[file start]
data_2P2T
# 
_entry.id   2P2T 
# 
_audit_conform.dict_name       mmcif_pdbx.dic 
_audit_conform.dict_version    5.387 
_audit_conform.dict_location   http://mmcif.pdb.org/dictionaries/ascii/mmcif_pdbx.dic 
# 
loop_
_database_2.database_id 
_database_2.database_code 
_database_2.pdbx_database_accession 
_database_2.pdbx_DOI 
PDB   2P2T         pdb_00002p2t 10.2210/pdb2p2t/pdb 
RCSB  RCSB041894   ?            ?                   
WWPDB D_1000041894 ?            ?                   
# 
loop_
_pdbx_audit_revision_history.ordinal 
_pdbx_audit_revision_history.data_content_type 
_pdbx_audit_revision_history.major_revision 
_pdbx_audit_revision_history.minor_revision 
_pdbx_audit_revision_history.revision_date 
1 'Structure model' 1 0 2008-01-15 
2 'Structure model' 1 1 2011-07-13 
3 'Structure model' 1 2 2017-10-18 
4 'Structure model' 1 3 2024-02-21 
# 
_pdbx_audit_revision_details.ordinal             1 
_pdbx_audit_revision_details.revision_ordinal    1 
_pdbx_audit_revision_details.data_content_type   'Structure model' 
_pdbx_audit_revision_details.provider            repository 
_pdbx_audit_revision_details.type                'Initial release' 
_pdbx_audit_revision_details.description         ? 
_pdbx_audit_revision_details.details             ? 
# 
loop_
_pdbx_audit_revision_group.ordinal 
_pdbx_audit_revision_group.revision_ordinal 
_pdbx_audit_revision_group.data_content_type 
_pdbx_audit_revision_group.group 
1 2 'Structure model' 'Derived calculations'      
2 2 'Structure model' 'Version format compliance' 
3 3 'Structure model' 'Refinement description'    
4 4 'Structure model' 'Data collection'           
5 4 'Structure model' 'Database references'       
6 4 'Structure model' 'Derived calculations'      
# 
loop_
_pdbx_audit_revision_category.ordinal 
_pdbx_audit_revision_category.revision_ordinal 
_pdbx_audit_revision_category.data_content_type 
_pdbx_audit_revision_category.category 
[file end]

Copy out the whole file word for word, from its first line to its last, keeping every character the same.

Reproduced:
data_2P2T
# 
_entry.id   2P2T 
# 
_audit_conform.dict_name       mmcif_pdbx.dic 
_audit_conform.dict_version    5.387 
_audit_conform.dict_location   http://mmcif.pdb.org/dictionaries/ascii/mmcif_pdbx.dic 
# 
loop_
_database_2.database_id 
_database_2.database_code 
_database_2.pdbx_database_accession 
_database_2.pdbx_DOI 
PDB   2P2T         pdb_00002p2t 10.2210/pdb2p2t/pdb 
RCSB  RCSB041894   ?            ?                   
WWPDB D_1000041894 ?            ?                   
# 
loop_
_pdbx_audit_revision_history.ordinal 
_pdbx_audit_revision_history.data_content_type 
_pdbx_audit_revision_history.major_revision 
_pdbx_audit_revision_history.minor_revision 
_pdbx_audit_revision_history.revision_date 
1 'Structure model' 1 0 2008-01-15 
2 'Structure model' 1 1 2011-07-13 
3 'Structure model' 1 2 2017-10-18 
4 'Structure model' 1 3 2024-02-21 
# 
_pdbx_audit_revision_details.ordinal             1 
_pdbx_audit_revision_details.revision_ordinal    1 
_pdbx_audit_revision_details.data_content_type   'Structure model' 
_pdbx_audit_revision_details.provider            repository 
_pdbx_audit_revision_details.type                'Initial release' 
_pdbx_audit_revision_details.description         ? 
_pdbx_audit_revision_details.details             ? 
# 
loop_
_pdbx_audit_revision_group.ordinal 
_pdbx_audit_revision_group.revision_ordinal 
_pdbx_audit_revision_group.data_content_type 
_pdbx_audit_revision_group.group 
1 2 'Structure model' 'Derived calculations'      
2 2 'Structure model' 'Version format compliance' 
3 3 'Structure model' 'Refinement description'    
4 4 'Structure model' 'Data collection'           
5 4 'Structure model' 'Database references'       
6 4 'Structure model' 'Derived calculations'      
# 
loop_
_pdbx_audit_revision_category.ordinal 
_pdbx_audit_revision_category.revision_ordinal 
_pdbx_audit_revision_category.data_content_type 
_pdbx_audit_revision_category.category 